Introducing the second round of the Visionary Circle, a venture to build a renewable and continuing source of funding for I-O research and development.

  • High-Level Overview – How We Do It:
  • Collect venture philanthropic capital by recruiting Visionary Donors
  • Call for Visionary Grant proposals
  • Visionary Donors Select Visionary Grant Awardee(s)
  • Implement findings
  • Repeat Every Other Year

Rapid advancement in I-O psychology and the organizational sciences now is surely needed.  The mania about artificial intelligence systems and big data is at flood tide, with no shortage of need for critical and clear thinking about creating smarter workplaces.  We face great challenges in the workplace from the changing nature of work to sexual harassment in the workplace to a multi-generational workforce to creating diverse, equitable and inclusive work environments. These issues stretch beyond companies and cultures and demand the best thinking, collaboration, and collective attention. The first Visionary Circle Grant was awarded in 2020 to Susan Ashford, Brianna Barker Caza, and Brittany Lambert, for their project “Working Off the Grid: Building Resilience in the GIG Economy.” This project proved to be particularly visionary given the hardships that GIG workers have faced during the COVID pandemic.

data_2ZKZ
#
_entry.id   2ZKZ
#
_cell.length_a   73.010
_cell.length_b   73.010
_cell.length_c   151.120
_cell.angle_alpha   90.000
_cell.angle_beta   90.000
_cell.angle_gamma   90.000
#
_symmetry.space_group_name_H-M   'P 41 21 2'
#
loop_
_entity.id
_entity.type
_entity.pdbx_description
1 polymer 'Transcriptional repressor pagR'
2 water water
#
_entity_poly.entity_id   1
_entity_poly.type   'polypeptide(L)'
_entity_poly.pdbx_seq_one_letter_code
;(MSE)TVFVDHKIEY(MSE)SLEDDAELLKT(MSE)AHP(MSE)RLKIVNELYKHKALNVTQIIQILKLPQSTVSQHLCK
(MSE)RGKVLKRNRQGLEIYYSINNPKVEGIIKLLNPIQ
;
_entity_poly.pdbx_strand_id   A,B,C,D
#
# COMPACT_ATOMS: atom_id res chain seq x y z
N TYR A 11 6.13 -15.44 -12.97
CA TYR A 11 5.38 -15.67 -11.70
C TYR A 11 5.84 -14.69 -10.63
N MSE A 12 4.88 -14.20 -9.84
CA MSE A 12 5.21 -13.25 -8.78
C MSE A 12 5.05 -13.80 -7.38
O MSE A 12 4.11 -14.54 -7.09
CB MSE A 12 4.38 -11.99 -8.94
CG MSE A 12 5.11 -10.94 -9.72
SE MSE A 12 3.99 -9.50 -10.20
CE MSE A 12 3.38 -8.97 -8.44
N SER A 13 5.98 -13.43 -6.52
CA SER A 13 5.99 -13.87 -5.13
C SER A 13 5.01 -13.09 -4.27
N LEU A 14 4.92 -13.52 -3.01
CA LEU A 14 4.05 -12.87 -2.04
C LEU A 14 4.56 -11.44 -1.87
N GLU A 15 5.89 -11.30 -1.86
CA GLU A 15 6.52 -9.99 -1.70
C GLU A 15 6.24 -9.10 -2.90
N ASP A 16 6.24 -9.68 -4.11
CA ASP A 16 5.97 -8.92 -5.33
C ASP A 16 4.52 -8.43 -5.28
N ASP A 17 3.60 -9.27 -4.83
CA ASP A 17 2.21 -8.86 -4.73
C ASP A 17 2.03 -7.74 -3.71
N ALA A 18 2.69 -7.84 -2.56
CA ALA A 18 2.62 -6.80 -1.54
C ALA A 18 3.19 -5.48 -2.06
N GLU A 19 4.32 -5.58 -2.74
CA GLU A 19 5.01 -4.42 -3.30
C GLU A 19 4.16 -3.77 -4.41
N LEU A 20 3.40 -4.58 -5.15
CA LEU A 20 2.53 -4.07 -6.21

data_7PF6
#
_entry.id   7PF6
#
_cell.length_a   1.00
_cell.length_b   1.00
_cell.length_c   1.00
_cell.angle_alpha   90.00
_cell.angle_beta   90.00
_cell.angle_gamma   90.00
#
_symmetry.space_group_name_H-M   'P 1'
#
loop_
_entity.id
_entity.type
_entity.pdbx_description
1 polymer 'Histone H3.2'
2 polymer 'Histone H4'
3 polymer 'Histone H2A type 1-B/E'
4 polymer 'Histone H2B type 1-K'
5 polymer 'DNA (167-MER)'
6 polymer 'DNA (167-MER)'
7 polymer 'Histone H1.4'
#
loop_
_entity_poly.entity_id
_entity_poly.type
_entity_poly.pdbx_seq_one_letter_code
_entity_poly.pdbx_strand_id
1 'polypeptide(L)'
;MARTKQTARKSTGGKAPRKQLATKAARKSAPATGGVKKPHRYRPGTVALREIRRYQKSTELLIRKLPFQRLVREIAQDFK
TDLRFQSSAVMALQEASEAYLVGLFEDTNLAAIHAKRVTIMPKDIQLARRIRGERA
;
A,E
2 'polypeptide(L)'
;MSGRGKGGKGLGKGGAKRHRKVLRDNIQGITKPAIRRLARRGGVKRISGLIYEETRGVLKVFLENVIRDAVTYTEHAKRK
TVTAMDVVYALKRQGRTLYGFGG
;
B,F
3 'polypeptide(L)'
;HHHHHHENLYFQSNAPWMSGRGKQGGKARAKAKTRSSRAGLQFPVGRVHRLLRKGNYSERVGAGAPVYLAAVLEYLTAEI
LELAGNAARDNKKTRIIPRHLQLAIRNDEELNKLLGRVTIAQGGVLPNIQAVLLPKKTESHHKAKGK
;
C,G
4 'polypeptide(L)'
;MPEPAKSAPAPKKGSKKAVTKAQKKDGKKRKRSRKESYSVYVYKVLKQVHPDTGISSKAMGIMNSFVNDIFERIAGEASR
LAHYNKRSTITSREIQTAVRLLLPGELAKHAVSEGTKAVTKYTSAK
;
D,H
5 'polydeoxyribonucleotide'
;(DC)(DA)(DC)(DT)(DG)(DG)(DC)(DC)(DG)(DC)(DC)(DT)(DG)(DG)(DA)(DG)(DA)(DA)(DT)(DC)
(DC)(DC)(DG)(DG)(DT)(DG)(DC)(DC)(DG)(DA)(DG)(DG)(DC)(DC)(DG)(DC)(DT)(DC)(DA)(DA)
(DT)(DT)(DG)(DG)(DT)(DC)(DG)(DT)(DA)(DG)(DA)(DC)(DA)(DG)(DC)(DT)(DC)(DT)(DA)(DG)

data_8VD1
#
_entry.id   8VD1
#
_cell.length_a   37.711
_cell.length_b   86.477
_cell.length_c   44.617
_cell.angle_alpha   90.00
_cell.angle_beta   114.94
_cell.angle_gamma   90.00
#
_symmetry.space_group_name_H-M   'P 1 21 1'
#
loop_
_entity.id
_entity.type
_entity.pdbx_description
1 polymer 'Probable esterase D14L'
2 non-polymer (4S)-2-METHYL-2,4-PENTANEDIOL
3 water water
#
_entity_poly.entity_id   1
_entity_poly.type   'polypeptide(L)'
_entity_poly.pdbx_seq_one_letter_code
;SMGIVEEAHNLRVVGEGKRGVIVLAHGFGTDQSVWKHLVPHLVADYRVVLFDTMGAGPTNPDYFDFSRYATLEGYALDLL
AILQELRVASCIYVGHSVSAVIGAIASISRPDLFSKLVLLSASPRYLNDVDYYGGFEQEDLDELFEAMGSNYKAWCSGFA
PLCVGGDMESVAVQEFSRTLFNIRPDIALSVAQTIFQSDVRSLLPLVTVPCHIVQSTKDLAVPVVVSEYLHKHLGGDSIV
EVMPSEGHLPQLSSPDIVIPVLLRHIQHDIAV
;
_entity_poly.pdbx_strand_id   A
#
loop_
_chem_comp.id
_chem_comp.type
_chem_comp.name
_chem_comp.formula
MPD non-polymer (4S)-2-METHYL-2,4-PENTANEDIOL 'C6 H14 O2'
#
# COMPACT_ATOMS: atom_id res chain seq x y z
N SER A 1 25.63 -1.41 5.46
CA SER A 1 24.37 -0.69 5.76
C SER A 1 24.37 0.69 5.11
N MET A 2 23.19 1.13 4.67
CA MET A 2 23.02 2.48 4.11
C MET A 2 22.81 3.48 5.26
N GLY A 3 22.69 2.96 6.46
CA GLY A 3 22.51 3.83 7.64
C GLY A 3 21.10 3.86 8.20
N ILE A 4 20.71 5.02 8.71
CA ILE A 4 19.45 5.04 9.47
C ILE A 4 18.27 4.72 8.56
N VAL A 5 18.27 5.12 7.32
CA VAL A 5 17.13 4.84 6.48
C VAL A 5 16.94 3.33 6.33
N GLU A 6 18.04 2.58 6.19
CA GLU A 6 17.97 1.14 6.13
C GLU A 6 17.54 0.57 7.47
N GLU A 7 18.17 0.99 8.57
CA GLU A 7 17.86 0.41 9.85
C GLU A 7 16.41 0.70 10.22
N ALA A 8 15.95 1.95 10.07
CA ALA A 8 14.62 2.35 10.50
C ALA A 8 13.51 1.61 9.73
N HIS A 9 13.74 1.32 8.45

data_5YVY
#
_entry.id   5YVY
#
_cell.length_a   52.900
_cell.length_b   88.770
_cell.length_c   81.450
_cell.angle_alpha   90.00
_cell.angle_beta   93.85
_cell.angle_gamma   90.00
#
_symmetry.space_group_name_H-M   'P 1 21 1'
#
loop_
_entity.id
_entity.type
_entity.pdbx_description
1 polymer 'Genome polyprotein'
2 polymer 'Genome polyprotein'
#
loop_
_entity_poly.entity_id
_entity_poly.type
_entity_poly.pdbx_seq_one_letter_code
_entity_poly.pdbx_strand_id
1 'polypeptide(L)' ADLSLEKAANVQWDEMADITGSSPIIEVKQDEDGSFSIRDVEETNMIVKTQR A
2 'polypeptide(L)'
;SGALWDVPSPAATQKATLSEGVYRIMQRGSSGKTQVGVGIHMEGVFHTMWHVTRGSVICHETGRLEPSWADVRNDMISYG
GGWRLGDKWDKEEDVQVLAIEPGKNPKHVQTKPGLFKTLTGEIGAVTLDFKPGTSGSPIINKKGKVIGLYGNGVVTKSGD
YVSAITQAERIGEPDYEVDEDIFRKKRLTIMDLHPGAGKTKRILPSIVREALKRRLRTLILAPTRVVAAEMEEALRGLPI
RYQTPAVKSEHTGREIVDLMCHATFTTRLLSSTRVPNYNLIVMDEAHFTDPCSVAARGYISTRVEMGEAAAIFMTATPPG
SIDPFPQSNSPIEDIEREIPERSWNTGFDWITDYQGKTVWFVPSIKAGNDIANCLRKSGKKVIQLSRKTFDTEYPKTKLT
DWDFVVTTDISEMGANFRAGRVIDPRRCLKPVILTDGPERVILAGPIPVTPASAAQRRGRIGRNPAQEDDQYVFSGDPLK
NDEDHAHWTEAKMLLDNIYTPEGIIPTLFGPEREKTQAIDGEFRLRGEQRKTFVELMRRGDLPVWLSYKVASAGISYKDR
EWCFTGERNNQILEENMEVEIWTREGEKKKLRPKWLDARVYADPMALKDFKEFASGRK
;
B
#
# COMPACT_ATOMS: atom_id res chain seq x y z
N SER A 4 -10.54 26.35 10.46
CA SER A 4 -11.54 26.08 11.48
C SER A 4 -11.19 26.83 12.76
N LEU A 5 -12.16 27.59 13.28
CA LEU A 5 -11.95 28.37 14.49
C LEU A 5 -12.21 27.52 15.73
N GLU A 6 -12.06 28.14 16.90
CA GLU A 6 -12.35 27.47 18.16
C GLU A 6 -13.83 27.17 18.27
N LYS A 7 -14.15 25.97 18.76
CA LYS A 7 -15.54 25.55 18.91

I-O Psychologists have long supported each other’s work. The Visionary Circle is one means by which that can happen. Its purpose is to serve as a dependable and renewable source of grant funding for I-O research and development. The Visionaries are donors who want to improve the world of work dramatically by collectively supporting significant I-O psychology research and practice, projects that will have lasting impact in the workplace.

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Networking to Find Additional Funding

The Foundation Trustees need your help.  We are seeking potential funding sources, especially corporate and private foundations, to which we can refer interesting and worthy projects (with the PDs consent, of course).  All four of the finalists’ projects are worth doing.  Indeed, that is true as well for the six semi-finalist proposals that did not make the cut.  Let us know at of people and institutions we might contact.